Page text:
Searching for the Ubiquitous Ah-Tay-Em

Stephen F. Dennstedt

We live in an electronic world. That is obvious—even to old dinosaurs like us. And that’s great until it isn’t. While traveling the Muppet Brothers have made a few concessions to the electronic world but have completely eschewed others. For instance we dumpster-ized our phones in early 2012.

When we retired to trek the world full-time we decided to cut the ball & chain of cellphone ownership. It was the best decision we ever made. Working in corporate America they were de rigueur and necessary. No longer, today we are: Free at last, Free at last, Thank God almighty we are free at last – MLK.

However, two electronic umbilical cords still remain: our computers and our bank ATM cards. Though they both offer convenience and connectivity they also bring with them certain frustrations. Like I said in the first paragraph: That’s great until it isn’t. For instance getting a computer serviced or replaced abroad can be problematic depending on where you are in the world—I recently experienced this in Varna, Bulgaria with a positive outcome but had major difficulties in Latin America in 2015.

Yesterday and today it was our bank ATM cards—not the cards themselves per se but their ability to get access to our USA bank accounts. Long gone are the days of needing stashes of traveler’s checks for world travel and thank God for that—what a pain-in-the-ass that was. Now we just find an ATM, insert our card, enter our PIN and voila we have local cash—all currency conversion rates and fees are automatically calculated by the bank and applied to our accounts. Joel and I live a cash & carry life today so this is great—until it’s not. For two days in a row we couldn’t get to our money in the USA with our bank ATM cards.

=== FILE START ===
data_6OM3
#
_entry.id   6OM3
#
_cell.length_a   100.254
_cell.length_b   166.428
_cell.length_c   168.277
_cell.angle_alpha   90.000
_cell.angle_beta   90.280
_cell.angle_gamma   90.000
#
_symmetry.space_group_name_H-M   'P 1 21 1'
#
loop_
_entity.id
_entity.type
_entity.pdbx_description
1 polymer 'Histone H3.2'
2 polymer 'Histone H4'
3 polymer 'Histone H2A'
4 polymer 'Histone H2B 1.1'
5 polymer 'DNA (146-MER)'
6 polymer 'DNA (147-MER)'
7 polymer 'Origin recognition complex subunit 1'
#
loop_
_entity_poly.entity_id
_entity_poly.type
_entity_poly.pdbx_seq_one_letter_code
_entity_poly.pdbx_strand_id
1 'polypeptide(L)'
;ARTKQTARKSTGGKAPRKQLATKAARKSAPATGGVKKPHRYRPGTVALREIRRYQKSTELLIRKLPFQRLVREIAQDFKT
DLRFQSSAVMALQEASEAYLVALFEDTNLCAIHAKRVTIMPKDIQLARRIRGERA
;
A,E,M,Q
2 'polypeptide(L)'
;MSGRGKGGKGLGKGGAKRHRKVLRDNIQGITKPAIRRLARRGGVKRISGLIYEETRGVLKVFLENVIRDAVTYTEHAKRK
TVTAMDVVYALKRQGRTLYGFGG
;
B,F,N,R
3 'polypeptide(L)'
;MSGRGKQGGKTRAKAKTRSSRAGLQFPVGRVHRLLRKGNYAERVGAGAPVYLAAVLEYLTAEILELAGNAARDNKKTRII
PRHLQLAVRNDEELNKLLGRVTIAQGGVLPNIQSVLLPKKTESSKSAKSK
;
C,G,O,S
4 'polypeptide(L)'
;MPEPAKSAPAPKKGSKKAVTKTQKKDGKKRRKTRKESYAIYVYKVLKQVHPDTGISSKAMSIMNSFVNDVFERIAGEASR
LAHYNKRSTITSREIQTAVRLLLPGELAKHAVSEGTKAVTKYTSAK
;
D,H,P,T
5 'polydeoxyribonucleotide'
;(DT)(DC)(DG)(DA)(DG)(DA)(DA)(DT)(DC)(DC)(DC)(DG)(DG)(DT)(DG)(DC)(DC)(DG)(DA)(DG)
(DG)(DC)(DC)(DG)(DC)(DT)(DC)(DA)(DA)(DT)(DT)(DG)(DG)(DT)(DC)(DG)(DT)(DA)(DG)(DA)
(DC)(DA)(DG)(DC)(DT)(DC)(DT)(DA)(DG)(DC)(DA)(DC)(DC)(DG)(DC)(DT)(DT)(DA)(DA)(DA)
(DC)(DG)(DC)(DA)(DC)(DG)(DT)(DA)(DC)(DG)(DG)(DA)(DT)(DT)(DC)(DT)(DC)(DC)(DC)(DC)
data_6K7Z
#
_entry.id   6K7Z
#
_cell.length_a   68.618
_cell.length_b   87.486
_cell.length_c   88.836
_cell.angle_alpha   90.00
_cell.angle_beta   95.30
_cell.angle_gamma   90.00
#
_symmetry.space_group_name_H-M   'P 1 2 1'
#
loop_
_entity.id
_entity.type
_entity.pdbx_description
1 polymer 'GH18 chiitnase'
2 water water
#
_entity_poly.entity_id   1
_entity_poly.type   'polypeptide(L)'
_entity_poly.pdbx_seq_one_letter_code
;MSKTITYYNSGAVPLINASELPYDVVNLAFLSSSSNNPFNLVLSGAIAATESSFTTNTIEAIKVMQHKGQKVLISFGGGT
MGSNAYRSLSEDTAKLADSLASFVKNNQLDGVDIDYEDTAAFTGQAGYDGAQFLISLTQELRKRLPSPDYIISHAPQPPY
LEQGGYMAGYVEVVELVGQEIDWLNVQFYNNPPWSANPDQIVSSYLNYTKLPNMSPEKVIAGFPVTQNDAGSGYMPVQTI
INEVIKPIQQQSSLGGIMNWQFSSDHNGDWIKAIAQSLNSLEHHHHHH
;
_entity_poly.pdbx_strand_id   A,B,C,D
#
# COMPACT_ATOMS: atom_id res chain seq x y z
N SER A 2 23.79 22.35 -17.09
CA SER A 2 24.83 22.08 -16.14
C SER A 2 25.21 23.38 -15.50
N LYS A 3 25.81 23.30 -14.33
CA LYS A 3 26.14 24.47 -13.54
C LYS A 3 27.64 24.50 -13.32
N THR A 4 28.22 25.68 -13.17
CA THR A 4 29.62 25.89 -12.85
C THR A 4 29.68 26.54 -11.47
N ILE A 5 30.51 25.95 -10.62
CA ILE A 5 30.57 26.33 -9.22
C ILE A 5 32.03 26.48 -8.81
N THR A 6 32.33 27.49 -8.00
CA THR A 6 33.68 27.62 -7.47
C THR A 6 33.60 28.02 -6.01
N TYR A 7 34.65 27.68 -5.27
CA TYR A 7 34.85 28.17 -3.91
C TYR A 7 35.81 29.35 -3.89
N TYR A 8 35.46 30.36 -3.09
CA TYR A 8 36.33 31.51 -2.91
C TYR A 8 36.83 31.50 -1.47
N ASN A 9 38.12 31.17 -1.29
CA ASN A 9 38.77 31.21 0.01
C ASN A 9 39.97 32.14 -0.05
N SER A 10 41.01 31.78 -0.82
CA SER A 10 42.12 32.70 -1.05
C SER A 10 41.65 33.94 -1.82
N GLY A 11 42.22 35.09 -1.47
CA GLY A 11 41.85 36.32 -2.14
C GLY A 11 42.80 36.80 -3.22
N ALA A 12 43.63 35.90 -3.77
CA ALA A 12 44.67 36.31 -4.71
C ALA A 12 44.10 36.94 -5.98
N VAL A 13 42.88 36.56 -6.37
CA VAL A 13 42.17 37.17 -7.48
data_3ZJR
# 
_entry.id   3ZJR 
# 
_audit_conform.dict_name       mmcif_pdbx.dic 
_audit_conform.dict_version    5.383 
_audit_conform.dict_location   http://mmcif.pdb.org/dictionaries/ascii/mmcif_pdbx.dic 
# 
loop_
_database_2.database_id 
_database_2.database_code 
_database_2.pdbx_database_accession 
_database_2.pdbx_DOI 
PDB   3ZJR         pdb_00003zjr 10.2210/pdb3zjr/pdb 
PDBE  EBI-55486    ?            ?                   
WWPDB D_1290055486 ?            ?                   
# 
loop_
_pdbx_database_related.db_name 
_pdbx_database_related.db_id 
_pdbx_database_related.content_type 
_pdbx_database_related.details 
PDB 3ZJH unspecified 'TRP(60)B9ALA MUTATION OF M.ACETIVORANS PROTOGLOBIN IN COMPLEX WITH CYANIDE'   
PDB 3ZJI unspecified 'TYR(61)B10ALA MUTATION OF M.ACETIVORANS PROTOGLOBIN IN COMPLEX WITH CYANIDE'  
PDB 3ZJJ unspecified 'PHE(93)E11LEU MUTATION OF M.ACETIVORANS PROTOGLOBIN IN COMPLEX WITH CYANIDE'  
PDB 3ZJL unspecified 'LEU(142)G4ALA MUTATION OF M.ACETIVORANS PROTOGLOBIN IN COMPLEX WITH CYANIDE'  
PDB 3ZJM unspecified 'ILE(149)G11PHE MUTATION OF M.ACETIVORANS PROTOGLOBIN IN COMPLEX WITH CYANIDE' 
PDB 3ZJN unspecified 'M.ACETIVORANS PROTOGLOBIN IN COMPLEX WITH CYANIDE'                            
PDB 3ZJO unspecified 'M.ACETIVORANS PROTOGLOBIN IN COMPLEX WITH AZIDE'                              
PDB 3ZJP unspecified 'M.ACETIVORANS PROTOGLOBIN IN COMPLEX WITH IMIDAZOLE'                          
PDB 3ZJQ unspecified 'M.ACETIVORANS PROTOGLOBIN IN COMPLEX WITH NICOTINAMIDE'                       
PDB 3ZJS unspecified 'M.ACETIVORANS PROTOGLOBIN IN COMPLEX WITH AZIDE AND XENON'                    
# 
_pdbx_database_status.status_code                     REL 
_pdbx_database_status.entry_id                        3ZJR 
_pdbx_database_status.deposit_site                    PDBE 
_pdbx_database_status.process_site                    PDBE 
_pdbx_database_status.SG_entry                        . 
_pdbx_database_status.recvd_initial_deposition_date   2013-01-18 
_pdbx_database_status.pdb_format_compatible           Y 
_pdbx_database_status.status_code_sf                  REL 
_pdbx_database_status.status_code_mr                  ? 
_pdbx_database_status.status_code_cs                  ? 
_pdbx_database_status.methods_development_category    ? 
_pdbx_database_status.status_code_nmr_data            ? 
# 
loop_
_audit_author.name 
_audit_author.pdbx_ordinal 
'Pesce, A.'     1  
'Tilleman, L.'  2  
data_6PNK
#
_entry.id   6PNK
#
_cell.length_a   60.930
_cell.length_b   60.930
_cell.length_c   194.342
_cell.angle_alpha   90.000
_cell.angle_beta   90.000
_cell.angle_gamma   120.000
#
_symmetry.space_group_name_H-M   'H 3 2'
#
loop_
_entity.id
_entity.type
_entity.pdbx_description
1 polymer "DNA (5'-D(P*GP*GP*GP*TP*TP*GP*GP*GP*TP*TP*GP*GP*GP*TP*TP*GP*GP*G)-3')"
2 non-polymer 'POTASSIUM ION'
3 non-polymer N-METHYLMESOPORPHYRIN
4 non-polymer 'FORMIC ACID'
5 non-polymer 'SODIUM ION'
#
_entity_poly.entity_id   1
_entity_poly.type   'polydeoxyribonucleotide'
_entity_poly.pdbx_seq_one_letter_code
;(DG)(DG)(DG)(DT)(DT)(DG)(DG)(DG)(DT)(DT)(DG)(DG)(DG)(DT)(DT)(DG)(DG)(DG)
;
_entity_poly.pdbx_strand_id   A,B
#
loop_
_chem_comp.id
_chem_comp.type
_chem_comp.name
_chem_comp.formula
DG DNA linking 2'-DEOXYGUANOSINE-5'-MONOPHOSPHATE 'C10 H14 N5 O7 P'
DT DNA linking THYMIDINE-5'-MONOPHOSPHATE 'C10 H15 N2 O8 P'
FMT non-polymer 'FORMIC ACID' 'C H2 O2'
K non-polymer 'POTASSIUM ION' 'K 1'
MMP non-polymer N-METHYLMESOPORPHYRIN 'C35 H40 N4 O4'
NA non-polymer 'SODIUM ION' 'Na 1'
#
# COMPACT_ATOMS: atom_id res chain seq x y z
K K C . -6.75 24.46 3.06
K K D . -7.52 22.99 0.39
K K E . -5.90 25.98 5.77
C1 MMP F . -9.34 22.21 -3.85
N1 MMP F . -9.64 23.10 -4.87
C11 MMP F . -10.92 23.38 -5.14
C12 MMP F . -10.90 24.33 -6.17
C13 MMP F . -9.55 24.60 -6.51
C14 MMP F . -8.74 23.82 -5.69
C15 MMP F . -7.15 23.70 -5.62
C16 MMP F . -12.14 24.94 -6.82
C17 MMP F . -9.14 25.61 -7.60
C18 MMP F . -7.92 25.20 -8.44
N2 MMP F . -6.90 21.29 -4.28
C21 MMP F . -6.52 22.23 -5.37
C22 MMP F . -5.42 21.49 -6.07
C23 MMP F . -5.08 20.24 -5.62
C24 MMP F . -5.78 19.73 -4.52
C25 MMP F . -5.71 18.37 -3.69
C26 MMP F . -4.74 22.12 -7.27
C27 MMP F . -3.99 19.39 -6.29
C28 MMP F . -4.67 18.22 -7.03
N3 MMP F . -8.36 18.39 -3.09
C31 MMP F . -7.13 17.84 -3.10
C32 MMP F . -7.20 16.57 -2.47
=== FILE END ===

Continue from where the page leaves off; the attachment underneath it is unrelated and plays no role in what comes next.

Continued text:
I still had a few days of reserve cash in my wallet but Joel’s tank was empty and needed refilling (no—we’re not driving I’m talking about his wallet—it’s a metaphor). Neither of our cards would work so we suspected a system glitch or possibly our bank putting cautions on our accounts—that’s happened to us before while traveling and we’ve had to call the bank’s 800 Customer Service number to get it straightened out which can be hard without a cellphone (it’s always a Catch-22). This morning we spent the better part of an hour tracking down various ATMs and we finally had success with ATM number four—a big sigh of relief.

ATMs are now ubiquitous and found almost everywhere around the world but not always in plain sight—and not always working. Yesterday and today is a case in point—and when networks are down they can mess you up. When traveling few things are as scary as not being able to get to your cash and not knowing the reason. Traveling as a team the Muppet Brothers have some built-in redundancy: we each have our own bank accounts with separate bank ATM cards, we each carry cash and Joel has an additional backup credit card. If one brother is having a problem getting cash the other brother can usually cover.

Field Notes: The obscure title of this post Ah-Tay-Em refers to an old bank TV commercial. In it a boy is leading a tourist through the convoluted alleyways of an Arab market saying over and over Ah-Tay-Em. After some Indiana Jones’ moments they reach the end of a dusty alley—and there on a mud brick wall is an ATM (Ah-Tay-Em). That always stuck with me for some reason. When traveling abroad redundancy is important (especially when traveling solo): multiple bank or credit cards to access your cash and multiple currencies in your wallet (local, U.S. dollars and maybe Euros). Plan ahead. SFD


4 responses to “Searching for the Ubiquitous Ah-Tay-Em

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